This reality was thrust upon me when, having a strange, almost pregnancy-like craving, I was forced to buy some sauerkraut to go with the hot dogs I had planned for dinner.
Reality is: buying sauerkraut is like going to someone’s house, rummaging through their refrigerator until you find the oldest leftovers in there, and then offering them money for it.
Reality is: sauerkraut is only good after it has gone bad. That’s not a contradiction, not exactly, because it isn’t really sauerkraut unless it has gone rotten for a few days, or weeks. Before it goes bad, it’s only cabbage. It earns the name after it’s gone through the trials of time and torment. There’s probably a life lesson in that, but I don’t want to go down that road. Not today.
You make it by putting your cabbage in a bucket in your garage, you cover it loosely, with gauze or something, and then you wait for it to begin the fermentation process. I’m not kidding around. That’s technically accurate. Actually, some people prefer putting their cabbage in glass jars, but most sauerkraut makers aren’t all that picky. I’m sure you can imagine. I’ve heard that the container can’t be fully closed or you end up with something completely different from sauerkraut.
The next step in the process, after you’ve lumped your cabbage in a bucket, you ignore it for a few weeks. You let it begin the fermentation process, but you don’t let it completely ferment. It just gets started and then you call it done. That might actually be a contradiction. But you really, really, really don’t want to put fermented cabbage on your bratwurst; it tastes terrible. Trust me on that. Don’t ever do it. You’ll have hallucinations of illnesses. You’ll have ghost flavors of dead things trapped in your gullet. You’ll have spasms in the muscles in your tongue. It’s a downward spiral. Your tongue will feel like it has been put in a bucket, thrust to the dark corners of the garage, and neglected—only to be remembered when someone in the house has a hankering for a hot dog.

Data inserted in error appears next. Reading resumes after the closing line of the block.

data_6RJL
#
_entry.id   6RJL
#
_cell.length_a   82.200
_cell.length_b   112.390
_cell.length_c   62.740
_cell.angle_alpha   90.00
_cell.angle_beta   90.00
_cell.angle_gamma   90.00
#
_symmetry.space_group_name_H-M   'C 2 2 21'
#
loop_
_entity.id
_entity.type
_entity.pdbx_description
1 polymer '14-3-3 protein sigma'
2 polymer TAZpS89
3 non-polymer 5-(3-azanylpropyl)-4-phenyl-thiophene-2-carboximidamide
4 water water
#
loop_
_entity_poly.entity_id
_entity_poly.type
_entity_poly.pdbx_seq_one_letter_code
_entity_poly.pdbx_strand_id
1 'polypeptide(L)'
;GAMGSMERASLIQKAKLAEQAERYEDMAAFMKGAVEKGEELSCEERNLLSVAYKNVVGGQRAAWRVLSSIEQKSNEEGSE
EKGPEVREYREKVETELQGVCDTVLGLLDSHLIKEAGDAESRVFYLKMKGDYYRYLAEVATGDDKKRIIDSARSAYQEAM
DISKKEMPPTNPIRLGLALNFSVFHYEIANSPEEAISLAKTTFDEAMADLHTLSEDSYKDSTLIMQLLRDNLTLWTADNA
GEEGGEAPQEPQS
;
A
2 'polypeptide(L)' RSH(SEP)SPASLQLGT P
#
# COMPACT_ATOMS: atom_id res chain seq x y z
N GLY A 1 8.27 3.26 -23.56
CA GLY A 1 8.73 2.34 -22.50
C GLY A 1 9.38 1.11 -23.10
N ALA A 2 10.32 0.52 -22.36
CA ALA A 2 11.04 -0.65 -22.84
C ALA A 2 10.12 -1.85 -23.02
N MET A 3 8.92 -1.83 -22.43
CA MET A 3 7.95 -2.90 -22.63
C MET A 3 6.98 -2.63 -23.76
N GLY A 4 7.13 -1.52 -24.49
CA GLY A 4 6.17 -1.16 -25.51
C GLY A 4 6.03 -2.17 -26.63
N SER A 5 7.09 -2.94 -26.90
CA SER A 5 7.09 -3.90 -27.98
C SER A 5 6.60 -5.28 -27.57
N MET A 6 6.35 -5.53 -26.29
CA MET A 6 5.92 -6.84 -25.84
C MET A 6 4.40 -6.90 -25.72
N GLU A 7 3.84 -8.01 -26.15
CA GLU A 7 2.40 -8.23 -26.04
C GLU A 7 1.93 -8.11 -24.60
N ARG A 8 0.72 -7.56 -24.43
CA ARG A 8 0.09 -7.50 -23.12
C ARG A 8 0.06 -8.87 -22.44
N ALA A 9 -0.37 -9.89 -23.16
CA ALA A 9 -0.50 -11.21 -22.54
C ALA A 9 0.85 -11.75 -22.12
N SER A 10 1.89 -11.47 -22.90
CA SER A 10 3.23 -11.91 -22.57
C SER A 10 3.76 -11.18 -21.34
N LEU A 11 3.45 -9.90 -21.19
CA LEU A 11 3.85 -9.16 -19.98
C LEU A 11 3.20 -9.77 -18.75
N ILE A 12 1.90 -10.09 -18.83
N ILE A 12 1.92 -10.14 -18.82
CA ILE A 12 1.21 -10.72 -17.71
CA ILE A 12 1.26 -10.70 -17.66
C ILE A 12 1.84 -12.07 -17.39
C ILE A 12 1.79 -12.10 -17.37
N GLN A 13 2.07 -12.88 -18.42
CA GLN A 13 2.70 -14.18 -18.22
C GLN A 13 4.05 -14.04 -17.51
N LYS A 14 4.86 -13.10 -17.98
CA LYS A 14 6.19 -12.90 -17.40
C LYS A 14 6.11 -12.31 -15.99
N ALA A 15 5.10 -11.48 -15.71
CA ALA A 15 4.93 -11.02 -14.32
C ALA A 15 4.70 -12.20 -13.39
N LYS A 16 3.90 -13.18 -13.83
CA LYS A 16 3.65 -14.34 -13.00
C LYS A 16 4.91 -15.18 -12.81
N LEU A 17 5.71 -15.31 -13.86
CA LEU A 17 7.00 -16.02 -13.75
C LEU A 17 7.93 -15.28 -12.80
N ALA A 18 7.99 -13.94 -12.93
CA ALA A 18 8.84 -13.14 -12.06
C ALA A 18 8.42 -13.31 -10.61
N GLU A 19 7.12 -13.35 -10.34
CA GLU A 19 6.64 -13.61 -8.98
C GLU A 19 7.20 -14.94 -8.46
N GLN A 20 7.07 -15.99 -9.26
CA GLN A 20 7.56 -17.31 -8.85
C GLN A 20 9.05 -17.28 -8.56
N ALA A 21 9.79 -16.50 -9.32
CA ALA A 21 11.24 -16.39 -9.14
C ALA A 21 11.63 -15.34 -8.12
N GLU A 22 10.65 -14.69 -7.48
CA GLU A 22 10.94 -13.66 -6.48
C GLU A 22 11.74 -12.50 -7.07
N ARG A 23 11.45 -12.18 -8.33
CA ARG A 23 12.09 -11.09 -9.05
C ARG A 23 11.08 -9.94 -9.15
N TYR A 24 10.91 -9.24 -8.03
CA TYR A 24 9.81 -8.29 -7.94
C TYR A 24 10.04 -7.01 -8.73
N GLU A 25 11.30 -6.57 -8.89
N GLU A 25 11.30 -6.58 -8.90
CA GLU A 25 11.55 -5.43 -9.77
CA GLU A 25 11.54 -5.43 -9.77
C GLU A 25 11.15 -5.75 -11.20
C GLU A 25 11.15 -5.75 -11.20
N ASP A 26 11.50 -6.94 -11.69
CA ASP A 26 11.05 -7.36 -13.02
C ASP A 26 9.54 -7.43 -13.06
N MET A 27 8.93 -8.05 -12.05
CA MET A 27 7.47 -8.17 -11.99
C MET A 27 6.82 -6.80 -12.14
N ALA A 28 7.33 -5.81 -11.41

One of my favorite Dr. Martin Luther King Jr. quotes: “I hope you can find some consolation from Christianity’s affirmation that death is not the end. Death is not a period that ends the great sentence of life, but a comma that punctuates it to more lofty significance. Death is not a blind alley that leads the human race into a state of nothingness, but an open door which leads man into life eternal. Let this daring faith, this great invincible surmise, be your sustaining power during these trying days.”
He gave this great thought during a funeral. I feel like it applies to life itself, not only the days and hours when we feel closest to death because of a funeral or loss of a loved one. We could live a more full life if we realize death is no ending. We might be a bit more bold, a little more wise, if we didn’t limit ourselves in our concept of life and death.
Another great thought from a great man, Dr. Martin Luther King Jr.: “The time is always right to do what is right.”
Beautiful, isn’t it? So if you combine his religion above with his imperative statement below that, you can catch a glimpse of his motivation—why he was so self-compelled to raise others. He felt that there was an immediacy to doing good, and that since death is an “open door”, there is no need to fear it. He certainly lived a life of acting on his beliefs. And he did a great deal to end racism. The people who wanted him out of the picture managed only to end his mortal ministry. His spirit lives on. His words live on as well. And because of these two truths, Dr. Martin Luther King Jr. will continue to influence the human race even after his murderer’s children have come and gone.